Changing Database Collation/Ctype to UTF-8 breaks pretty links

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Platform Notice: Server and Data Center Only - This article only applies to Atlassian products on the server and data center platforms.


Confluence database collation/ctype should be set to UTF-8. If Confluence resides on a database with an ASCII (C) collation/ctype we advise that this is changed to UTF-8, as described in: How to fix the collation of a Postgres Confluence database

There is however a potential problem for instances using a non-Latin characters that have capitalisations, such as Cyrillic or Greek, that may manifest in ways such as pretty links being broken.

The cause is that an ASCII (C) ctype, will ignore non-Latin characters, as it won't know how to treat them. That means that character manipulation functions, such as those used to change capitalisation, won't be applied to them.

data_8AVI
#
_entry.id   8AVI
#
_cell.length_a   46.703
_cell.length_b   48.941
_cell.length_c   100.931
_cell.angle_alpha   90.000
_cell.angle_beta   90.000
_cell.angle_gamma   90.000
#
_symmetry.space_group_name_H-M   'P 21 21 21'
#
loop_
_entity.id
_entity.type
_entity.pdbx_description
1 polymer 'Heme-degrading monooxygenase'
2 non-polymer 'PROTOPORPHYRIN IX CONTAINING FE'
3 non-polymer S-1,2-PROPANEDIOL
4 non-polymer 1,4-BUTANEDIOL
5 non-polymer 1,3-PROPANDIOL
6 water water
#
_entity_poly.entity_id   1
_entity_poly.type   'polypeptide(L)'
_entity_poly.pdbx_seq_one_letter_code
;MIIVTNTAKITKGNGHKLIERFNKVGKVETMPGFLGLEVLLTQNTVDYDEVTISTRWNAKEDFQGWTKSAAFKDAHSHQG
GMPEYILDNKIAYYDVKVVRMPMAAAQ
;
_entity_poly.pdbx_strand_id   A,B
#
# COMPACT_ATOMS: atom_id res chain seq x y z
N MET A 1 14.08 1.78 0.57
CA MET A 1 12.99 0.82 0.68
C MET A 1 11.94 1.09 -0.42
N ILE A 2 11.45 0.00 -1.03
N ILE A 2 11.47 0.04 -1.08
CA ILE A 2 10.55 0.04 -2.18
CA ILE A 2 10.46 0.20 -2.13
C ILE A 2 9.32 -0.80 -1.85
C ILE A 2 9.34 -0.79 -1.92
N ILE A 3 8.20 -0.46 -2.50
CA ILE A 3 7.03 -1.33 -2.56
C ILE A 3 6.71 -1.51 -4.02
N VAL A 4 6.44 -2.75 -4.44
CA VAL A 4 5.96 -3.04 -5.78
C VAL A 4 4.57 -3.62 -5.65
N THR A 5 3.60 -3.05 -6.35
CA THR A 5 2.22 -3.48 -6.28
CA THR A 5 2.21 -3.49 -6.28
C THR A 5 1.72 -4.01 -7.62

Confluence relies on those functions to populate the lower* columns in its database. Such lowertitle in CONTENT, or lowerspacekey in SPACES. As a result of the failure to apply those functions, when using non-ASCII characters, the columns will be populated by the values as provided, including capitalisations. 

Please note that Space Keys must be in Latin characters, so the column lowerspacekey should not, under normal circumstances, be affected by this problem.

Once UTF-8 collation/ctype is applied, Confluence will be able to use those functions and when looking in those columns, it won't be able to properly see the content that has mixed capitalisations. It will treat it as separate entities. Thus functions like pretty links, that rely on those columns will break.


The solution is to change the case-sensitive columns to lower, right after changing collation/ctype.

To do that in PostgresSQL you should execute the following query:

update content set lowertitle=lower(lowertitle);

Please make sure you have taken a backup of your database before any intervention. Please test any interventions on a non-production environment first.

Please note the above was tested on Postgres, but similar activity should be available on other databases

Last modified on Oct 26, 2021

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